Module Python/3.8.6-GCCcore-10.2.0 and 11 dependencies unloaded.
Module ANSYS/2020R2 loaded.

Module Environments

On ZIH systems, there exist different module environments, each containing a set of software modules. They are activated via the meta module release which has different versions, one of which is loaded by default. You can switch between them by simply loading the desired version, e.g.

marie@compute$ module load release/23.10

Searching for Software

The command module spider <modname> allows searching for a specific software across all module environments. It will also display information on how to load a particular module when giving a precise module (with version) as the parameter.

Spider command
marie@login$ module spider p7zip

      p7zip is a quick port of 7z.exe and 7za.exe (command line version of 7zip) for Unix. 7-Zip is a file archiver with highest compression ratio.


  Um detaillierte Informationen über ein bestimmtes "p7zip"-Modul zu erhalten (auch wie das Modul zu laden ist), verwenden sie den vollständigen Namen des Moduls.
  Zum Beispiel:
    $ module spider p7zip/17.03

In some cases a desired software is available as an extension of a module.

Extension module
marie@login$ module spider tensorboard

    tensorboard/2.4.1 (E)

Names marked by a trailing (E) are extensions provided by another module.

You retrieve further information using the spider command.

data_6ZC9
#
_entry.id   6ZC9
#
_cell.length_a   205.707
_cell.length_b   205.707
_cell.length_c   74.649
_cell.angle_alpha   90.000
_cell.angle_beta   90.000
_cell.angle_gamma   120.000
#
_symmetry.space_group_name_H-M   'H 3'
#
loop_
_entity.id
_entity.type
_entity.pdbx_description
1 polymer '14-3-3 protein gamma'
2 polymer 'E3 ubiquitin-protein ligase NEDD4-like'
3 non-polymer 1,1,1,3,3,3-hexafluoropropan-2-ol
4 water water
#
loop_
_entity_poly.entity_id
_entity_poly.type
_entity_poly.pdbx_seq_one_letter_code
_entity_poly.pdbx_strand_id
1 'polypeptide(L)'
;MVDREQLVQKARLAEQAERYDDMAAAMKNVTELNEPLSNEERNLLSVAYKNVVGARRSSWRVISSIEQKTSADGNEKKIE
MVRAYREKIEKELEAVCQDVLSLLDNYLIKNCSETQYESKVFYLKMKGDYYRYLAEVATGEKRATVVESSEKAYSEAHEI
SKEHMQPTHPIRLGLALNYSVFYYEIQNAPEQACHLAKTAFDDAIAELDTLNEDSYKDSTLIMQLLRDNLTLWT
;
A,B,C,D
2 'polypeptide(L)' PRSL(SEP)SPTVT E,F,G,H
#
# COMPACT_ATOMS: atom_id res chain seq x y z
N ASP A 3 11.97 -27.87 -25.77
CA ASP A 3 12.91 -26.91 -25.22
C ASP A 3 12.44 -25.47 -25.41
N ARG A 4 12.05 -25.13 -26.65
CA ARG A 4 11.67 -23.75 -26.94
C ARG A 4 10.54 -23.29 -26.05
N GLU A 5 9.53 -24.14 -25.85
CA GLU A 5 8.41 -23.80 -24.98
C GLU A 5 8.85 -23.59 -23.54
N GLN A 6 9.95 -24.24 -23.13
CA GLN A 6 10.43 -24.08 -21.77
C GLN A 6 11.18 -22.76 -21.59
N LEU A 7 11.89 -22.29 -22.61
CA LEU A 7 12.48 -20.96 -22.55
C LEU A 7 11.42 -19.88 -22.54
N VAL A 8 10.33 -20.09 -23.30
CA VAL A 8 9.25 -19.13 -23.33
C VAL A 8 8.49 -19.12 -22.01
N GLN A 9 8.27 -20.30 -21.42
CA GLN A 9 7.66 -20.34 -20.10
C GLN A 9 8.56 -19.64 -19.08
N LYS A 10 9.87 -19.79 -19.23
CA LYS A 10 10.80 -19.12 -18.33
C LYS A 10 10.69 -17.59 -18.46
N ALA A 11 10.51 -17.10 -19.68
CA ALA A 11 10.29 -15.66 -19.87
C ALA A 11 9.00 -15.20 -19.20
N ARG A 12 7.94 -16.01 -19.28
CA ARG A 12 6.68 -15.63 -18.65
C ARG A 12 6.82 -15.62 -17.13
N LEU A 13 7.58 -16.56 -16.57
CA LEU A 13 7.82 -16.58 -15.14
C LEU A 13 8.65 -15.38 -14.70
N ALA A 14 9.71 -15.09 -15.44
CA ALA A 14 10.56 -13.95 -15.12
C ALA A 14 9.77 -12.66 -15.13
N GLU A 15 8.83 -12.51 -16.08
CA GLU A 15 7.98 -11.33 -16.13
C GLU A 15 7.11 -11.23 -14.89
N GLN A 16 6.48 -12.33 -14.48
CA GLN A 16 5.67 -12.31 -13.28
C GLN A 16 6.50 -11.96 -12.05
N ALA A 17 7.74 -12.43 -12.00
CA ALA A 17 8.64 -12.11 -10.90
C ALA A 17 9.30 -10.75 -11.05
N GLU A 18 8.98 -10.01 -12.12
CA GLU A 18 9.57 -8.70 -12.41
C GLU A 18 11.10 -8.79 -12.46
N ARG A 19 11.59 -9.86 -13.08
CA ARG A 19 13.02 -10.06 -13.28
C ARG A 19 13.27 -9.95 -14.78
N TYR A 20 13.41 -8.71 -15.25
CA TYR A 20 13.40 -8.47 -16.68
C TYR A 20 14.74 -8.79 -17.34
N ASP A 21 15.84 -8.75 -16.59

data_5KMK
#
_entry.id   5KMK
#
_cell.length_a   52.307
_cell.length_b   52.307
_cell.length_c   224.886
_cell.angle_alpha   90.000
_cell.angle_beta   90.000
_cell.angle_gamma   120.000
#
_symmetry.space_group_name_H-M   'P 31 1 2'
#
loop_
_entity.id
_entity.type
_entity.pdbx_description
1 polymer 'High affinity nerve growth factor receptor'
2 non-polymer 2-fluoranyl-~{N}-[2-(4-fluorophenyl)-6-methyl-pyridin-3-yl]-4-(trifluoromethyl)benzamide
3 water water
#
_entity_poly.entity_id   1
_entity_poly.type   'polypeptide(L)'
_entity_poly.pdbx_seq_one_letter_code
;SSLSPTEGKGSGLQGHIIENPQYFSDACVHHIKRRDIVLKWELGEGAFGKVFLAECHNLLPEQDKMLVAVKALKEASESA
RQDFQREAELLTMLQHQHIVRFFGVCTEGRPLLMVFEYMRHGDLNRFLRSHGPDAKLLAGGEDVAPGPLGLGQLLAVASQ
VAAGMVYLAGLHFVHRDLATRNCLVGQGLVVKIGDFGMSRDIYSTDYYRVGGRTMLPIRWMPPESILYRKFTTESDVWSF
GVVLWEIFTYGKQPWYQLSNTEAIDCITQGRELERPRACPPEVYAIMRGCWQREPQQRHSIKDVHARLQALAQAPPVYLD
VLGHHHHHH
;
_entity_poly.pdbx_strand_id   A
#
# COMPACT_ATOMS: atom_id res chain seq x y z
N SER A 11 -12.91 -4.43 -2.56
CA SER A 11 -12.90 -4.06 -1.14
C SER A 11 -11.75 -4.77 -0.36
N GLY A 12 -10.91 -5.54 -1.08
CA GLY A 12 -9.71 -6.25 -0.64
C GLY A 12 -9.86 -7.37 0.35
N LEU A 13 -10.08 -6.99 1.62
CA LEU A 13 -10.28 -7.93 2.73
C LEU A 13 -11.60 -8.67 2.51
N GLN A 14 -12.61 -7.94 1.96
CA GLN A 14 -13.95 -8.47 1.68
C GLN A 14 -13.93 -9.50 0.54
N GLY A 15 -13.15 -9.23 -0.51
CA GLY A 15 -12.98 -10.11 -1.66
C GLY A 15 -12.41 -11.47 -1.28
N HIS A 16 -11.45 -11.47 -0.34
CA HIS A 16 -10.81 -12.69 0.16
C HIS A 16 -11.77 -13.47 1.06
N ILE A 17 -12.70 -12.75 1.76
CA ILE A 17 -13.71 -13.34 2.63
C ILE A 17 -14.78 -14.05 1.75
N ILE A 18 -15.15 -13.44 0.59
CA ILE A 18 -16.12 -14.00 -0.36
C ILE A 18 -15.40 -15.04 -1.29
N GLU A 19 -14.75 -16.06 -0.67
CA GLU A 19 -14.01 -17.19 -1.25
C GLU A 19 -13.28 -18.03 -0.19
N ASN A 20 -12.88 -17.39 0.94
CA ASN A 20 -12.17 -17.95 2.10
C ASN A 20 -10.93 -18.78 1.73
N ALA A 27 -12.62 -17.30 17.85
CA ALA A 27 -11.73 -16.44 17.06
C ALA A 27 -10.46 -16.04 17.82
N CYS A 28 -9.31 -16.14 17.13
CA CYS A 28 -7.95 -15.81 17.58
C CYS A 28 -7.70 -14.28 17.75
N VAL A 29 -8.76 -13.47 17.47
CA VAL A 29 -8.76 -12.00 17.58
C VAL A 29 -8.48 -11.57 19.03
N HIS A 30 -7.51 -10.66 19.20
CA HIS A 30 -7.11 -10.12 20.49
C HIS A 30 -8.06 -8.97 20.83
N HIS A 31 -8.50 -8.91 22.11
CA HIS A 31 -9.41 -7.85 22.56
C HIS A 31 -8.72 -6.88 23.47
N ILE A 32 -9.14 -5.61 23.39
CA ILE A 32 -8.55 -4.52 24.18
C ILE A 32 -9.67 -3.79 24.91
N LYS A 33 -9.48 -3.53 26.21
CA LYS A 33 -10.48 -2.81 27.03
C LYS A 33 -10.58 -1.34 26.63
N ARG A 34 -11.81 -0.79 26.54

marie@login$  module spider tensorboard/2.4.1

tensorboard: tensorboard/2.4.1 (E)
This extension is provided by the following modules. To access the extension you must load one of the following modules. Note that any module names in parentheses show the module location in the software hierarchy.

    TensorFlow/2.4.1 (release/23.04 GCC/10.2.0 CUDA/11.1.1 OpenMPI/4.0.5)

Names marked by a trailing (E) are extensions provided by another module.

Finaly, you can load the dependencies and tensorboard/2.4.1 and check the version.

marie@login$ module load release/23.04  GCC/11.3.0  OpenMPI/4.1.4

Modules GCC/10.2.0, CUDA/11.1.1, OpenMPI/4.0.5 and 15 dependencies loaded.
marie@login$ module load TensorFlow/2.11.0-CUDA-11.7.0

Aktiviere Module:
  1) CUDA/11.7.0     2) GDRCopy/2.3

Module TensorFlow/2.11.0-CUDA-11.7.0 and 39 dependencies loaded.

marie@login$ tensorboard --version


A program or library may break in various ways (e.g. not starting, crashing or producing wrong results) when it is used with a software of a different version than it expects.So each module specifies the exact other modules it depends on. They get loaded automatically when the dependent module is loaded.